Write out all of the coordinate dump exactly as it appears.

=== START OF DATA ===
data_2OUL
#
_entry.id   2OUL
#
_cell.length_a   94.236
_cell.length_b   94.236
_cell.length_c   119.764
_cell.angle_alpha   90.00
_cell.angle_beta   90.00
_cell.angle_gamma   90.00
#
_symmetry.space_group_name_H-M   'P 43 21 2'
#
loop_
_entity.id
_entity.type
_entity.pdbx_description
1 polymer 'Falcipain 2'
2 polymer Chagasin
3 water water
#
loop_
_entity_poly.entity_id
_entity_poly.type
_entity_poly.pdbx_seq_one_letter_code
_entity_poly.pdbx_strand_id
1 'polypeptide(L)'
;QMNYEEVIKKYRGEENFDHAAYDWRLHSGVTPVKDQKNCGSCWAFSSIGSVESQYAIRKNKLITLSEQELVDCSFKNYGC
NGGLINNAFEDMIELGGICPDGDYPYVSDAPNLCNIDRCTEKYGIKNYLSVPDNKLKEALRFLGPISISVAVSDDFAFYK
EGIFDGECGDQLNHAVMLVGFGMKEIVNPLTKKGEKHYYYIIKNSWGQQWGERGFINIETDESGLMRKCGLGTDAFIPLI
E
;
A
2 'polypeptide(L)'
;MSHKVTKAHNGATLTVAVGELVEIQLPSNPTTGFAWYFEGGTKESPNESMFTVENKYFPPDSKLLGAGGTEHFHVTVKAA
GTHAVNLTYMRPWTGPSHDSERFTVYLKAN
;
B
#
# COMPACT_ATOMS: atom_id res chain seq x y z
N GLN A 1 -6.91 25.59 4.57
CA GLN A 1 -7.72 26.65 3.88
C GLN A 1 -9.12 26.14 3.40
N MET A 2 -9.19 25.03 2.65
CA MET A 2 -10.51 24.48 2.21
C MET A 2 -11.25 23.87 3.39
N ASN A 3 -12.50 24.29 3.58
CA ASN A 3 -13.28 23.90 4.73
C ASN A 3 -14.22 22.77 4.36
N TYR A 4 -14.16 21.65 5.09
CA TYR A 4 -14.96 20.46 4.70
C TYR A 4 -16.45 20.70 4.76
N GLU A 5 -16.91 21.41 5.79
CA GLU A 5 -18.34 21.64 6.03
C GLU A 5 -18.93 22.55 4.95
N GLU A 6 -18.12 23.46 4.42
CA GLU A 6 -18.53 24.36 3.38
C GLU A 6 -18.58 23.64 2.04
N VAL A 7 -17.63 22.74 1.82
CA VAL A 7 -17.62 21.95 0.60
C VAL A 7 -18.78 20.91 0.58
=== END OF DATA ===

data_2OUL
#
_entry.id   2OUL
#
_cell.length_a   94.236
_cell.length_b   94.236
_cell.length_c   119.764
_cell.angle_alpha   90.00
_cell.angle_beta   90.00
_cell.angle_gamma   90.00
#
_symmetry.space_group_name_H-M   'P 43 21 2'
#
loop_
_entity.id
_entity.type
_entity.pdbx_description
1 polymer 'Falcipain 2'
2 polymer Chagasin
3 water water
#
loop_
_entity_poly.entity_id
_entity_poly.type
_entity_poly.pdbx_seq_one_letter_code
_entity_poly.pdbx_strand_id
1 'polypeptide(L)'
;QMNYEEVIKKYRGEENFDHAAYDWRLHSGVTPVKDQKNCGSCWAFSSIGSVESQYAIRKNKLITLSEQELVDCSFKNYGC
NGGLINNAFEDMIELGGICPDGDYPYVSDAPNLCNIDRCTEKYGIKNYLSVPDNKLKEALRFLGPISISVAVSDDFAFYK
EGIFDGECGDQLNHAVMLVGFGMKEIVNPLTKKGEKHYYYIIKNSWGQQWGERGFINIETDESGLMRKCGLGTDAFIPLI
E
;
A
2 'polypeptide(L)'
;MSHKVTKAHNGATLTVAVGELVEIQLPSNPTTGFAWYFEGGTKESPNESMFTVENKYFPPDSKLLGAGGTEHFHVTVKAA
GTHAVNLTYMRPWTGPSHDSERFTVYLKAN
;
B
#
# COMPACT_ATOMS: atom_id res chain seq x y z
N GLN A 1 -6.91 25.59 4.57
CA GLN A 1 -7.72 26.65 3.88
C GLN A 1 -9.12 26.14 3.40
N MET A 2 -9.19 25.03 2.65
CA MET A 2 -10.51 24.48 2.21
C MET A 2 -11.25 23.87 3.39
N ASN A 3 -12.50 24.29 3.58
CA ASN A 3 -13.28 23.90 4.73
C ASN A 3 -14.22 22.77 4.36
N TYR A 4 -14.16 21.65 5.09
CA TYR A 4 -14.96 20.46 4.70
C TYR A 4 -16.45 20.70 4.76
N GLU A 5 -16.91 21.41 5.79
CA GLU A 5 -18.34 21.64 6.03
C GLU A 5 -18.93 22.55 4.95
N GLU A 6 -18.12 23.46 4.42
CA GLU A 6 -18.53 24.36 3.38
C GLU A 6 -18.58 23.64 2.04
N VAL A 7 -17.63 22.74 1.82
CA VAL A 7 -17.62 21.95 0.60
C VAL A 7 -18.78 20.91 0.58